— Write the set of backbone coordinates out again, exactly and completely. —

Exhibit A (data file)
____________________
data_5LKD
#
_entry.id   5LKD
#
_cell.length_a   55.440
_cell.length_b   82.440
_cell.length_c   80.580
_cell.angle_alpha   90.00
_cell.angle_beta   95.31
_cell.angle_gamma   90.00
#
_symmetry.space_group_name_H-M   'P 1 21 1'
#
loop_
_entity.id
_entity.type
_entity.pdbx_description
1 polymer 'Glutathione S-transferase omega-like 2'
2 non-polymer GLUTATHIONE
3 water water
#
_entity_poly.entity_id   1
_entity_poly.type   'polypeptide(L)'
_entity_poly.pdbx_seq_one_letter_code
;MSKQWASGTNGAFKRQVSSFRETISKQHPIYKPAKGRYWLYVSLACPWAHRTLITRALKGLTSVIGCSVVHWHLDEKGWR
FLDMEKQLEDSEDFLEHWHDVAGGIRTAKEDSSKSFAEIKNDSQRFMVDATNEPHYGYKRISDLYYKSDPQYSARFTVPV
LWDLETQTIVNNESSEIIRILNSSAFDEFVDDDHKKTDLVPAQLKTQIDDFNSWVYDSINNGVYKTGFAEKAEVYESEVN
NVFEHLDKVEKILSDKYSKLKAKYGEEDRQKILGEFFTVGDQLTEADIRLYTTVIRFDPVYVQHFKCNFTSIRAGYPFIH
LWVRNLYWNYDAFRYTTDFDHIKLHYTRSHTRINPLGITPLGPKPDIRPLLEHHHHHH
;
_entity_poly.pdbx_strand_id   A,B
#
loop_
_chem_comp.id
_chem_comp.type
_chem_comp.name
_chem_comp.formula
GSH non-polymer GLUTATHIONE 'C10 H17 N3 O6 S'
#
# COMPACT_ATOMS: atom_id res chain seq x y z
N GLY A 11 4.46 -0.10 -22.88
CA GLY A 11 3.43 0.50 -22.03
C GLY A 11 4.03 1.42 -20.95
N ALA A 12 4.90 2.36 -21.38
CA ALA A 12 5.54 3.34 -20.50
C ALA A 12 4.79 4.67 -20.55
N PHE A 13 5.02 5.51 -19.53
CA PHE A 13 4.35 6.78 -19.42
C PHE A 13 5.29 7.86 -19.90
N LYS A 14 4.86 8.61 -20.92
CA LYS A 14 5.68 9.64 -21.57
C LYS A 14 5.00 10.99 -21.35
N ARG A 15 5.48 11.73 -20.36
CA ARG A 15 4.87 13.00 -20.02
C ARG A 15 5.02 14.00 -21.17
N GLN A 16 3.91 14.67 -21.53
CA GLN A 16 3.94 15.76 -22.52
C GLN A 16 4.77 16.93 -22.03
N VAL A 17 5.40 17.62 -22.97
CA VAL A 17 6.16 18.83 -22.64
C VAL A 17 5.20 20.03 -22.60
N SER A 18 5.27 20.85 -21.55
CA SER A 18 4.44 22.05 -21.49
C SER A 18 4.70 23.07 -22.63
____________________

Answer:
data_5LKD
#
_entry.id   5LKD
#
_cell.length_a   55.440
_cell.length_b   82.440
_cell.length_c   80.580
_cell.angle_alpha   90.00
_cell.angle_beta   95.31
_cell.angle_gamma   90.00
#
_symmetry.space_group_name_H-M   'P 1 21 1'
#
loop_
_entity.id
_entity.type
_entity.pdbx_description
1 polymer 'Glutathione S-transferase omega-like 2'
2 non-polymer GLUTATHIONE
3 water water
#
_entity_poly.entity_id   1
_entity_poly.type   'polypeptide(L)'
_entity_poly.pdbx_seq_one_letter_code
;MSKQWASGTNGAFKRQVSSFRETISKQHPIYKPAKGRYWLYVSLACPWAHRTLITRALKGLTSVIGCSVVHWHLDEKGWR
FLDMEKQLEDSEDFLEHWHDVAGGIRTAKEDSSKSFAEIKNDSQRFMVDATNEPHYGYKRISDLYYKSDPQYSARFTVPV
LWDLETQTIVNNESSEIIRILNSSAFDEFVDDDHKKTDLVPAQLKTQIDDFNSWVYDSINNGVYKTGFAEKAEVYESEVN
NVFEHLDKVEKILSDKYSKLKAKYGEEDRQKILGEFFTVGDQLTEADIRLYTTVIRFDPVYVQHFKCNFTSIRAGYPFIH
LWVRNLYWNYDAFRYTTDFDHIKLHYTRSHTRINPLGITPLGPKPDIRPLLEHHHHHH
;
_entity_poly.pdbx_strand_id   A,B
#
loop_
_chem_comp.id
_chem_comp.type
_chem_comp.name
_chem_comp.formula
GSH non-polymer GLUTATHIONE 'C10 H17 N3 O6 S'
#
# COMPACT_ATOMS: atom_id res chain seq x y z
N GLY A 11 4.46 -0.10 -22.88
CA GLY A 11 3.43 0.50 -22.03
C GLY A 11 4.03 1.42 -20.95
N ALA A 12 4.90 2.36 -21.38
CA ALA A 12 5.54 3.34 -20.50
C ALA A 12 4.79 4.67 -20.55
N PHE A 13 5.02 5.51 -19.53
CA PHE A 13 4.35 6.78 -19.42
C PHE A 13 5.29 7.86 -19.90
N LYS A 14 4.86 8.61 -20.92
CA LYS A 14 5.68 9.64 -21.57
C LYS A 14 5.00 10.99 -21.35
N ARG A 15 5.48 11.73 -20.36
CA ARG A 15 4.87 13.00 -20.02
C ARG A 15 5.02 14.00 -21.17
N GLN A 16 3.91 14.67 -21.53
CA GLN A 16 3.94 15.76 -22.52
C GLN A 16 4.77 16.93 -22.03
N VAL A 17 5.40 17.62 -22.97
CA VAL A 17 6.16 18.83 -22.64
C VAL A 17 5.20 20.03 -22.60
N SER A 18 5.27 20.85 -21.55
CA SER A 18 4.44 22.05 -21.49
C SER A 18 4.70 23.07 -22.63